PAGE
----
Summer Plans

Bringing the Fun Home this Summer!

What will you and your child(ren) do this summer? I usually start asking this question during sessions in April or May. This year things are a bit different. Now I ask, how will you bring the fun home this summer…because of the pandemic. This can mean updating sports equipment, finding new ways to cool down with water, or setting up a swing set for the kids or the grown-ups. It helps to think of what you did as a child, when there was more time outside to engage in free play. Maybe you decide to plant a small container garden. Perhaps, you bring out some board games or add new ones to your collection. Maybe you add some of the outdoor furniture that you’ve been wanting so your teen(s) can hang out with a couple of friends. Or you just throw a blanket down and have a picnic. You can even set up a tent and camp out. Work together as a family to make your outdoor space, whatever the size, as comfortable and fun as possible.  If you don’t have an outdoor space, you can still find ways to enjoy time outside while being safe and social distancing.  Think of these ideas as an investment in yours and your child’s wellbeing.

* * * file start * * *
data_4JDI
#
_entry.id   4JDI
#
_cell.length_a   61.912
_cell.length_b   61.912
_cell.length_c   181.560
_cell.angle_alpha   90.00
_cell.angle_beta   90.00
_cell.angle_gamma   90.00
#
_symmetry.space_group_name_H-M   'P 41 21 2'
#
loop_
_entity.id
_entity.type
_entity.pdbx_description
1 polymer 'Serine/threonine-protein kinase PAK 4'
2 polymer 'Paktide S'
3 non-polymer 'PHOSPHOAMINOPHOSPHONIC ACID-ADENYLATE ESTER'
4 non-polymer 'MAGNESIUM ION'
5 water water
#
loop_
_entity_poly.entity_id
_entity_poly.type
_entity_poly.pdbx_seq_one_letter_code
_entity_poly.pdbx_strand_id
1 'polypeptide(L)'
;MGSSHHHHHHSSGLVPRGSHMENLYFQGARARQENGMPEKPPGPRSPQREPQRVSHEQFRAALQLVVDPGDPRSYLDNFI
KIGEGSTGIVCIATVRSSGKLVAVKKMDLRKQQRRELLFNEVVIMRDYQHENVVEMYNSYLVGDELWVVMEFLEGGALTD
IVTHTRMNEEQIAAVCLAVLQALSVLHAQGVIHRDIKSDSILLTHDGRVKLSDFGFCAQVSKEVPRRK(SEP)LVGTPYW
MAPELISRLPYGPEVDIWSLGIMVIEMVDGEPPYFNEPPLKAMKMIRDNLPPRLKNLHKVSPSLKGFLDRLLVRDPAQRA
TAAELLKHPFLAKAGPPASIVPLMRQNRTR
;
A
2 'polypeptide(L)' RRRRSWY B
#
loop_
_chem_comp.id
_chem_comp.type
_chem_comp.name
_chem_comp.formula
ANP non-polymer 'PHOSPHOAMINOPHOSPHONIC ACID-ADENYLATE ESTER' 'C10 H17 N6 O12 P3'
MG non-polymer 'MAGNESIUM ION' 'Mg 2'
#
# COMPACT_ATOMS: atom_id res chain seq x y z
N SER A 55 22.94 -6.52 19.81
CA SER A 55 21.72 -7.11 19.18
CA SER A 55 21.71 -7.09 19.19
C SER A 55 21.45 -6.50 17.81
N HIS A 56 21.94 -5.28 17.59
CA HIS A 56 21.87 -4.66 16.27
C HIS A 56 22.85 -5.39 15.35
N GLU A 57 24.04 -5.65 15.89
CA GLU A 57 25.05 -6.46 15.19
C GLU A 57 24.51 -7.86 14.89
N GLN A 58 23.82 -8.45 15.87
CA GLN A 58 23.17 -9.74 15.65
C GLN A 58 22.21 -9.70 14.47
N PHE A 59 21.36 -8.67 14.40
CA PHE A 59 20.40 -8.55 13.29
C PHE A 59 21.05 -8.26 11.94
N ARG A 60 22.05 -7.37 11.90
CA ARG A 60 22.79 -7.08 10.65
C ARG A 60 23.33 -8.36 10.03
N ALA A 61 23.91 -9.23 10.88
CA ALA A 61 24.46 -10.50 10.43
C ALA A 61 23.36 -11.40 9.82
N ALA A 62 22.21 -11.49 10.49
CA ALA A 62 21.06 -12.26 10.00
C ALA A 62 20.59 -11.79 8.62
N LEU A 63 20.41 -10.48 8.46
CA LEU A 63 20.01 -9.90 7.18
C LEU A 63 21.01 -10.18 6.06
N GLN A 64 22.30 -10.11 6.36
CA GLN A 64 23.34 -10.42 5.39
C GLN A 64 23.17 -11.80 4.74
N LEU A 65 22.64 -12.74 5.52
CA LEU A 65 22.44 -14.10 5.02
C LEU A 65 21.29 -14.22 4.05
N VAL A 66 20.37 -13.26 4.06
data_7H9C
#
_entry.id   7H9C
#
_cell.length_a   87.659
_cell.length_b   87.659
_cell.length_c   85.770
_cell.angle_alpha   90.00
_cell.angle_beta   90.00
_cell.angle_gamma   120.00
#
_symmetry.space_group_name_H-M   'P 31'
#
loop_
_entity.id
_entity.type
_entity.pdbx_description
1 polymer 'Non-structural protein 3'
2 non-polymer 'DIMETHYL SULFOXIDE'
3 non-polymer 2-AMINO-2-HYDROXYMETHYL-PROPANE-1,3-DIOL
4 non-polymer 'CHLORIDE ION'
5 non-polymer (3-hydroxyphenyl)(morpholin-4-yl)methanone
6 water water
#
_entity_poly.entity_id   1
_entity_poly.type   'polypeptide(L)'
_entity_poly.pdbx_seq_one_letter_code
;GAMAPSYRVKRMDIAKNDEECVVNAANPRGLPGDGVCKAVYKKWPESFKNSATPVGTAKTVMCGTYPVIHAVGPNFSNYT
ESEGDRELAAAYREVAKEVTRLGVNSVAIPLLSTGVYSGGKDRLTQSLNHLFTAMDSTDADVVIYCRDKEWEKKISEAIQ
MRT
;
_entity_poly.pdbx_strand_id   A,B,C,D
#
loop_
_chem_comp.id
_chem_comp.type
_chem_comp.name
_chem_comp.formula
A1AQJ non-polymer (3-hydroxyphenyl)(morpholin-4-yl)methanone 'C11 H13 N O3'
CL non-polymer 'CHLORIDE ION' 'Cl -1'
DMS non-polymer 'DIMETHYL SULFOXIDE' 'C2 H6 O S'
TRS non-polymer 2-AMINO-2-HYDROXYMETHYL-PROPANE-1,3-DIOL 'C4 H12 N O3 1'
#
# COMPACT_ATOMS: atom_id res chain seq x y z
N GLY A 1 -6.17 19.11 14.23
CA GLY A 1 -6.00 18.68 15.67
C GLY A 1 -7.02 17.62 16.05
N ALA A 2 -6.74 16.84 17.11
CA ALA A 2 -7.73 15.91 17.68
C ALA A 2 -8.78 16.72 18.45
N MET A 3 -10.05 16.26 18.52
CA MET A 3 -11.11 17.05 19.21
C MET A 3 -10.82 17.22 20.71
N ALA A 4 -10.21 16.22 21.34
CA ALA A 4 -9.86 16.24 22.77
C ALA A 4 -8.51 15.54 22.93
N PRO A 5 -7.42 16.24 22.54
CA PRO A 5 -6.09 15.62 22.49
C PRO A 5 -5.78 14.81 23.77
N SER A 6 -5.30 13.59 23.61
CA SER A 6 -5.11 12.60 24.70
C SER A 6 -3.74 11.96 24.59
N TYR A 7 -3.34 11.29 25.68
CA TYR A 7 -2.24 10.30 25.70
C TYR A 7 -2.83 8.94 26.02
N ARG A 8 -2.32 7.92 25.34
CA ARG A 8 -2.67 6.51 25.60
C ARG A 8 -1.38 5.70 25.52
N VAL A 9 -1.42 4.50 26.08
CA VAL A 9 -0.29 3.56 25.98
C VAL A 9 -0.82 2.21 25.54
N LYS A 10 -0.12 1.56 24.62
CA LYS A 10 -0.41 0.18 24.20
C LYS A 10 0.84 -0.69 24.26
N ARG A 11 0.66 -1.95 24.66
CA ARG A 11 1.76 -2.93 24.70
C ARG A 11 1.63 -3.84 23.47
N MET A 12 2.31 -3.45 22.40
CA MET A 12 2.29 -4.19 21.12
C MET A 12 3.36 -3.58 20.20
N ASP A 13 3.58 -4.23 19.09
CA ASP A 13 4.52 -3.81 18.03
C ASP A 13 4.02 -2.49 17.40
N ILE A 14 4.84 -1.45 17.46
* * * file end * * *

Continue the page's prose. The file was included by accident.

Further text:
What Will Your Child Do This Summer?!

If you do not have plans for your child this summer, it is not too late. Does your town, or a nearby town, have a recreation department with activities or even a day camp? I have referred many parents over the years to look at the American Camp Association website: You can search for a camp by location, interests, cost, weeks needed, and also find specialized camps such as for children with ADHD (Attention Deficit Hyperactivity Disorder) for instance. Some camps have counselors/therapists on staff that can handle your child’s challenges more effectively. If you have the luxury of being home in the summer, the local library is a definite source for fun and engaging programs. Keep in mind that they may have limited weekend summer hours depending on your library. Joining the summer reading program is a must even if your child is not reading independently. Attend one of the, oftentimes, weekly programs to meet other parents, share challenges, and simply support each other. Your child(ren) will then have the benefit of socializing with other children their age in these age specific programs. If your child is in daycare, while you work during the week, these weekend programs give you the benefit of watching them interact with other children. Whether or not you choose to sign your child up for something structured like a camp or follow a bucket list of things (Pinterest has great ones) you’d like to do this summer, have fun with your child(ren) because they will only be this age once!